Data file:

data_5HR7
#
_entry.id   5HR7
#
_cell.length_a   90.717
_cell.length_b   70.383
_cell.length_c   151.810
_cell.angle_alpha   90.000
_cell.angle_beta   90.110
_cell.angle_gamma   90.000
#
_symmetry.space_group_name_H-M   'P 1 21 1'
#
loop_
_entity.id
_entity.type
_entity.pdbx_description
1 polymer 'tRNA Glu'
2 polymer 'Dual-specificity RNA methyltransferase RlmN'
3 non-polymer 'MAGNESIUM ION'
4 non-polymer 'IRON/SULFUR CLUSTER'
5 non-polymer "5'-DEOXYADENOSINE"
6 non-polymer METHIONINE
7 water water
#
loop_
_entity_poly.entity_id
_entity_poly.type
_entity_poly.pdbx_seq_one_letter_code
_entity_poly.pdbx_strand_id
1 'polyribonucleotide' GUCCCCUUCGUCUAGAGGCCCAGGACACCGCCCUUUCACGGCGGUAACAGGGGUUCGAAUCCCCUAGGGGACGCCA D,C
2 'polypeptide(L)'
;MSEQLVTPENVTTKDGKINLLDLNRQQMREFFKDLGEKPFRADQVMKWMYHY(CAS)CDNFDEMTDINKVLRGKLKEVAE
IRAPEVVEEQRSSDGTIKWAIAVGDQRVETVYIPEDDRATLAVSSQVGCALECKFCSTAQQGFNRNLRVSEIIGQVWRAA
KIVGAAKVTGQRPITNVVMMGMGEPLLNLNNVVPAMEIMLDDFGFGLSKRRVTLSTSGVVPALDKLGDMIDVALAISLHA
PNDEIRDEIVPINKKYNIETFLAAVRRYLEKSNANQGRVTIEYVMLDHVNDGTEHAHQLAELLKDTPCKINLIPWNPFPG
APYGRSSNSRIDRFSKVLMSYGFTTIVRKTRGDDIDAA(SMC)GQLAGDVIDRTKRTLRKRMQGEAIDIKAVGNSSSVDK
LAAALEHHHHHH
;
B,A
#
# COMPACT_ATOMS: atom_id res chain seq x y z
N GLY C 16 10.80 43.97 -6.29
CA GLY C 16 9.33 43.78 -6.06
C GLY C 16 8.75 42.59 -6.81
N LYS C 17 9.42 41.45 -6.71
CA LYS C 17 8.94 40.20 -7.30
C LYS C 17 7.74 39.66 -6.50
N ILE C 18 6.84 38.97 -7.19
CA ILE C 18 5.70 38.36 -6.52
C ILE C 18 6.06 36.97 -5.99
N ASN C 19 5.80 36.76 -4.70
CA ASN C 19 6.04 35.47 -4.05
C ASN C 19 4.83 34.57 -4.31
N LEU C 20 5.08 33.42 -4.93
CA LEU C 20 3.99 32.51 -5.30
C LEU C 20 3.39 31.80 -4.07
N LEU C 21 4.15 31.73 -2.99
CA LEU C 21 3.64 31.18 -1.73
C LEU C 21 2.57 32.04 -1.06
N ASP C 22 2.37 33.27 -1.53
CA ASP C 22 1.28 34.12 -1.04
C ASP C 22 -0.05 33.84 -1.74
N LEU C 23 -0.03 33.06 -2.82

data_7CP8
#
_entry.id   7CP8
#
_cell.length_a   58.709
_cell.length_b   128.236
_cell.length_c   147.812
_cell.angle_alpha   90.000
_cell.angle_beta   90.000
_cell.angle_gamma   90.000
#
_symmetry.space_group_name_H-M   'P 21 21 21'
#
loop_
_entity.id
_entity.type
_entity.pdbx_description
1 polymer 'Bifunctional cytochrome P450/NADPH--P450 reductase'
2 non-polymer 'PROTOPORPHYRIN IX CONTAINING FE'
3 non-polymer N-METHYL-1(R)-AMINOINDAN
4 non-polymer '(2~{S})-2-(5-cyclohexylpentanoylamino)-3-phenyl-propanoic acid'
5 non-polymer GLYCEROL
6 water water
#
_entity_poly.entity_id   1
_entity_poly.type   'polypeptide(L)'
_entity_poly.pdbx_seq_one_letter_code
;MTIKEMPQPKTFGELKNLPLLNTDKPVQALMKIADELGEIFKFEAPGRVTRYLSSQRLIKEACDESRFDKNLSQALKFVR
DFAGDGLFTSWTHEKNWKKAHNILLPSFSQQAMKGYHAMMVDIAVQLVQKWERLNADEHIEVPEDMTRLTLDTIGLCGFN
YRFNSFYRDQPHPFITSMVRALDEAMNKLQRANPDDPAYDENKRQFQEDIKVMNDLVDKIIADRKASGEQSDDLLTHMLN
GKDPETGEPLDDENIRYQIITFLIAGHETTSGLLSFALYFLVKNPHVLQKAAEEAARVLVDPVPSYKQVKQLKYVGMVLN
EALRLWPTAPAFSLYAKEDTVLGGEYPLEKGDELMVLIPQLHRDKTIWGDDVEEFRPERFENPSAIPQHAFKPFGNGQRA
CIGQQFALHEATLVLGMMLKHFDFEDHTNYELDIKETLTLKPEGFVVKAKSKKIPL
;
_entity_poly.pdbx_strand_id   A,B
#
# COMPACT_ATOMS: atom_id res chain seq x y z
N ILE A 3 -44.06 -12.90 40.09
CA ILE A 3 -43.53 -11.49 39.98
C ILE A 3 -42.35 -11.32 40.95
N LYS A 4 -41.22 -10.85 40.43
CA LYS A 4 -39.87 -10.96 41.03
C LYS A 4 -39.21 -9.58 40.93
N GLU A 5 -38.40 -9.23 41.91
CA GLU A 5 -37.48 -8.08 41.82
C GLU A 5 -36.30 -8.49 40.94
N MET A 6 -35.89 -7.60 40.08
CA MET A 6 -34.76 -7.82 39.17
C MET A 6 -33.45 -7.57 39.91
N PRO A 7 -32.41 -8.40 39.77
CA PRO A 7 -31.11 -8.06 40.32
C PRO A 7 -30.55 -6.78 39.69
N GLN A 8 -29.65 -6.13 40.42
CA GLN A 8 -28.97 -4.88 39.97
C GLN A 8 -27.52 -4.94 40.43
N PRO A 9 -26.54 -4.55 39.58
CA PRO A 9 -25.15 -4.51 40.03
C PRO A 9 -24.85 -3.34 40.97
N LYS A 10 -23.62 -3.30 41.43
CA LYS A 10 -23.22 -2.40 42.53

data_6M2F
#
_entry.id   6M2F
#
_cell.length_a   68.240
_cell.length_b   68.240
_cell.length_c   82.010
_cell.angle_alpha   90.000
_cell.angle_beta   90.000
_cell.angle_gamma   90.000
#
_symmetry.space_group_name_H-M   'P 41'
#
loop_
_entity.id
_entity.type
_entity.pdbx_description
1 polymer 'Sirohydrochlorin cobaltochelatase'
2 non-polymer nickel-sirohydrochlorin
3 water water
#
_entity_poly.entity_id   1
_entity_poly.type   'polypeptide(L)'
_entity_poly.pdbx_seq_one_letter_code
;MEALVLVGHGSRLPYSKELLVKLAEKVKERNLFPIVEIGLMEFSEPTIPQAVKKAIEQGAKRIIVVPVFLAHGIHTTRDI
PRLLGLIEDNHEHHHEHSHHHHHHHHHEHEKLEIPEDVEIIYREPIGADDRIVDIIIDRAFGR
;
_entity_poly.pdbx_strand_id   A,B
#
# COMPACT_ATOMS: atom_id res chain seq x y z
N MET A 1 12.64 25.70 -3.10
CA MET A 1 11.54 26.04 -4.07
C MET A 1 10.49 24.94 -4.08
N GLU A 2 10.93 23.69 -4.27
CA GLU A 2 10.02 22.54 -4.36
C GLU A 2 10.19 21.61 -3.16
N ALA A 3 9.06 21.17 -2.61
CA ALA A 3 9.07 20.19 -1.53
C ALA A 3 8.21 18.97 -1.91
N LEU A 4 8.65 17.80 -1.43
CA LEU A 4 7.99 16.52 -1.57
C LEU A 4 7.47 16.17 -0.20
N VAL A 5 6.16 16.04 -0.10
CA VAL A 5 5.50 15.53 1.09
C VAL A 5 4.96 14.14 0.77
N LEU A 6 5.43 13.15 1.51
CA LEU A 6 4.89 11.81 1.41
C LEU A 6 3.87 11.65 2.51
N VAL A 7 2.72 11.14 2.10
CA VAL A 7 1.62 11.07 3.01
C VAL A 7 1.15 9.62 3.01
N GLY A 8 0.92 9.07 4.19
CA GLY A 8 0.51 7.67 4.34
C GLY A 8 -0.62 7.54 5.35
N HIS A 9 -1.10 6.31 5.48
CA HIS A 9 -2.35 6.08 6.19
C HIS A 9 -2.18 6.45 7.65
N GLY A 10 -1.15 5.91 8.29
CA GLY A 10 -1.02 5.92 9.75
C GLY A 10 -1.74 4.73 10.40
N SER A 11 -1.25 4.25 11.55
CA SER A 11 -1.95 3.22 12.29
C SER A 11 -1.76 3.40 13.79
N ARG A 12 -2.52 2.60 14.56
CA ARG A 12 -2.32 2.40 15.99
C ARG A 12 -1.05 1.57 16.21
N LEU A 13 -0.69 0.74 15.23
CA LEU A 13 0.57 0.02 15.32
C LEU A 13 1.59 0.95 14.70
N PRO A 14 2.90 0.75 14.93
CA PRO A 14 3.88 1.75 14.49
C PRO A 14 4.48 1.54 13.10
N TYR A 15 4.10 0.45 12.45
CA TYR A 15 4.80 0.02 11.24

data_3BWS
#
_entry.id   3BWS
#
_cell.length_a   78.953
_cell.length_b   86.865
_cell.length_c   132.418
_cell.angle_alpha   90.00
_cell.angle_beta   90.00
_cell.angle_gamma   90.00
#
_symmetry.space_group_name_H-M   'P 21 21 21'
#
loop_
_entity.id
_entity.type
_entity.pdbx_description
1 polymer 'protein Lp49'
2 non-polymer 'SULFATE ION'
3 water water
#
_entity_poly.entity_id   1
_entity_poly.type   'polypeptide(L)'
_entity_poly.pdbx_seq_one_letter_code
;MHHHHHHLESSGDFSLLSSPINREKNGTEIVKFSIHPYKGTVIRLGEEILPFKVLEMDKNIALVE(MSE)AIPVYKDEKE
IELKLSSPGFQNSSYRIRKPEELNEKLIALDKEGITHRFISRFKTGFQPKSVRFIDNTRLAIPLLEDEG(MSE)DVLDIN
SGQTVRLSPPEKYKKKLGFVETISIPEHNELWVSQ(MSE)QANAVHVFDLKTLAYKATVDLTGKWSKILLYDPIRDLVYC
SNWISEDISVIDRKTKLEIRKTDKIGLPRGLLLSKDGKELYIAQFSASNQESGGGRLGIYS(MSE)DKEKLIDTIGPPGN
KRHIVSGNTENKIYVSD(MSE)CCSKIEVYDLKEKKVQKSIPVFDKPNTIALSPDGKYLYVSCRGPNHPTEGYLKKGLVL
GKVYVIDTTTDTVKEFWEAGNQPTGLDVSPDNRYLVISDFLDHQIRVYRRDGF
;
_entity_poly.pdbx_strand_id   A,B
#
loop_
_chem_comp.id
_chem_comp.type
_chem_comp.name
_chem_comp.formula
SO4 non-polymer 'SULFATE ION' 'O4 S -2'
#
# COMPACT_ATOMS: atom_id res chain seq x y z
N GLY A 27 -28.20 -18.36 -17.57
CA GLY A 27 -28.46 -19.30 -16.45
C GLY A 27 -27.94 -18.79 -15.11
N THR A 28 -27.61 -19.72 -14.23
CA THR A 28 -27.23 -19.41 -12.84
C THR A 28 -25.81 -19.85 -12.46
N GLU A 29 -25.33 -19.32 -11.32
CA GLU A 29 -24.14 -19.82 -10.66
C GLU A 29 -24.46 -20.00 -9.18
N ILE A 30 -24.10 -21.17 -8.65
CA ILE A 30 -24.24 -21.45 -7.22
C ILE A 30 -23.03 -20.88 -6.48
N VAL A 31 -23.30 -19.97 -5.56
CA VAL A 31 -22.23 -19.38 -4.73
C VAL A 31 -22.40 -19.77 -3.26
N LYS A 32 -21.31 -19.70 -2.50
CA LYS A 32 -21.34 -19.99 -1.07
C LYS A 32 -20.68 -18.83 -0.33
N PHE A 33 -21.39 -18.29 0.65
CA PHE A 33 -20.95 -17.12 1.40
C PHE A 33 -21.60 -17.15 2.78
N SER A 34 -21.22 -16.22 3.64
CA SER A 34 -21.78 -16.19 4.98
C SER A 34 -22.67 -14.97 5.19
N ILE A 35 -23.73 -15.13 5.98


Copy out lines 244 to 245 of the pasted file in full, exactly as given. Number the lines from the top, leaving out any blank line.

CA THR A 28 -27.23 -19.41 -12.84
C THR A 28 -25.81 -19.85 -12.46